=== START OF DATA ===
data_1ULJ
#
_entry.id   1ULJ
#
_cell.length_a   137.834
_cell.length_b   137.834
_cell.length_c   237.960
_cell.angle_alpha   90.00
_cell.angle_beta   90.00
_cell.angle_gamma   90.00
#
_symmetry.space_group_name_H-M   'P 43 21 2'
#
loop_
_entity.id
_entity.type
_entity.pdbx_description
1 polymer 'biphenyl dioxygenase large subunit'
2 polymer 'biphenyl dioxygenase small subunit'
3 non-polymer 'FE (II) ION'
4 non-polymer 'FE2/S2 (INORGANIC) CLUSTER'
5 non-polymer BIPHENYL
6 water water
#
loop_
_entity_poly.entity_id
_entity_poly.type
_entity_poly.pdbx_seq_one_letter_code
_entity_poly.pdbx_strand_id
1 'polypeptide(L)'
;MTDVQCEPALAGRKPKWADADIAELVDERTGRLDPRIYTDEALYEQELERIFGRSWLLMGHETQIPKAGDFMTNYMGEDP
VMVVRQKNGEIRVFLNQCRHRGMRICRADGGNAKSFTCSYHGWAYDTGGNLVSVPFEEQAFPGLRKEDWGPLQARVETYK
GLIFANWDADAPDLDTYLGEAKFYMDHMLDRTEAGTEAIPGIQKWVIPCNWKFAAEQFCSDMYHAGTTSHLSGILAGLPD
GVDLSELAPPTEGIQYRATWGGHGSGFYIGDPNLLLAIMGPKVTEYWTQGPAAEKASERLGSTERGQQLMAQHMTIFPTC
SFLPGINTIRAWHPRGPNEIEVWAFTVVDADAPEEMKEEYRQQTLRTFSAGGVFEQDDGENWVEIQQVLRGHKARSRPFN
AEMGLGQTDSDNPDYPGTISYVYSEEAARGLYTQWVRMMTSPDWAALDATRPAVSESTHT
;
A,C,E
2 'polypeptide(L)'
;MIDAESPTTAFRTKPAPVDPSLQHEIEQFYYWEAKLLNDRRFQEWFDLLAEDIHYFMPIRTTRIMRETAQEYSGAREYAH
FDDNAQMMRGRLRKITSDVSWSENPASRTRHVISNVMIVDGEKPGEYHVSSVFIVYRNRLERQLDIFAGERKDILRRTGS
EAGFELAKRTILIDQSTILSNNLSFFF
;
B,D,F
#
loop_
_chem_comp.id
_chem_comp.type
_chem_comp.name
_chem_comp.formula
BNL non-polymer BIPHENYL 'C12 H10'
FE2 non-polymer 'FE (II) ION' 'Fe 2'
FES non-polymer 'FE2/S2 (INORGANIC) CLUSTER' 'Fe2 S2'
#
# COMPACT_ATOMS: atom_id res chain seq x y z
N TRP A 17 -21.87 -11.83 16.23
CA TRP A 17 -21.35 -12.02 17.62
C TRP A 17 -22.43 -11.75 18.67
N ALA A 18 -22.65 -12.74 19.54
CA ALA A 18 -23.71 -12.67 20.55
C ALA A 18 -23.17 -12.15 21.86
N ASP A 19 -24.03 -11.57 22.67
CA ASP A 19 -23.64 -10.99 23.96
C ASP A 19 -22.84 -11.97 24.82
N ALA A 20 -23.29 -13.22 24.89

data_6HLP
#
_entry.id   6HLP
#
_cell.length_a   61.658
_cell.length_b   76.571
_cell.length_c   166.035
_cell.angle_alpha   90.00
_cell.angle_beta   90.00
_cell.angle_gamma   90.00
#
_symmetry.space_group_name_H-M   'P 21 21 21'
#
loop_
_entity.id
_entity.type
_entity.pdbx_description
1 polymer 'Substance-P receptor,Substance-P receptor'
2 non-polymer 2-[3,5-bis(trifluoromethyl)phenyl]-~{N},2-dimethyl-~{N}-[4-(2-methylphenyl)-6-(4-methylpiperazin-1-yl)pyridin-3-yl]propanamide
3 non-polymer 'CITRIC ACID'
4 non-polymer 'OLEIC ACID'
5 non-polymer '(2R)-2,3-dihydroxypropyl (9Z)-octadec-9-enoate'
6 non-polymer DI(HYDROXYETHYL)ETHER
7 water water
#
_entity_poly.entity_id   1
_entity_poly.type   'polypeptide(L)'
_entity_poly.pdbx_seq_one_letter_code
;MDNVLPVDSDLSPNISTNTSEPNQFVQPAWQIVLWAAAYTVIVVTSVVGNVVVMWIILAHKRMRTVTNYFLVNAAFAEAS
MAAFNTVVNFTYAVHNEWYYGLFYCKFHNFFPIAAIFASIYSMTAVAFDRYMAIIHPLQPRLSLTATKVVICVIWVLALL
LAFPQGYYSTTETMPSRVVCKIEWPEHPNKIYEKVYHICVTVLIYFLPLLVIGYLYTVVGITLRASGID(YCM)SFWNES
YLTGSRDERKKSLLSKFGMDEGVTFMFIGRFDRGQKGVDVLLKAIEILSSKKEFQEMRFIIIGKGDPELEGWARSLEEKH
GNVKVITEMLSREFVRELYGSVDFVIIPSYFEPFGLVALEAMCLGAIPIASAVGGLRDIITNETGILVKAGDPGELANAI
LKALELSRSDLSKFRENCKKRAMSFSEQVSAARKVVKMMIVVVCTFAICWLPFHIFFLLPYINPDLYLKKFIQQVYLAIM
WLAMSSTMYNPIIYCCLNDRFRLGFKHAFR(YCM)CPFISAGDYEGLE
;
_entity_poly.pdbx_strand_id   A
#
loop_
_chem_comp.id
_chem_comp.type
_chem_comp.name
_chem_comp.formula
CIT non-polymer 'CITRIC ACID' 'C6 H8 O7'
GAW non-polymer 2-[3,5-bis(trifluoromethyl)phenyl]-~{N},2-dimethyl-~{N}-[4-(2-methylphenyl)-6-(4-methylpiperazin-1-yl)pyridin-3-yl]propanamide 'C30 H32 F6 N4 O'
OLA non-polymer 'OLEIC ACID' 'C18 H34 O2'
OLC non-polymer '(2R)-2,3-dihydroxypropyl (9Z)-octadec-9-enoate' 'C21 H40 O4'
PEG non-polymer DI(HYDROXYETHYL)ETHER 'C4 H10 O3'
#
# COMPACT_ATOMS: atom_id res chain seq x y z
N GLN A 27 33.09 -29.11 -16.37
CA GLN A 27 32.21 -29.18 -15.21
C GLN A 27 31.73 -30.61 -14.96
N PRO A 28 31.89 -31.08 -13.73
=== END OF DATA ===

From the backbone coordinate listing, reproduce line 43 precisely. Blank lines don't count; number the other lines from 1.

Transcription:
;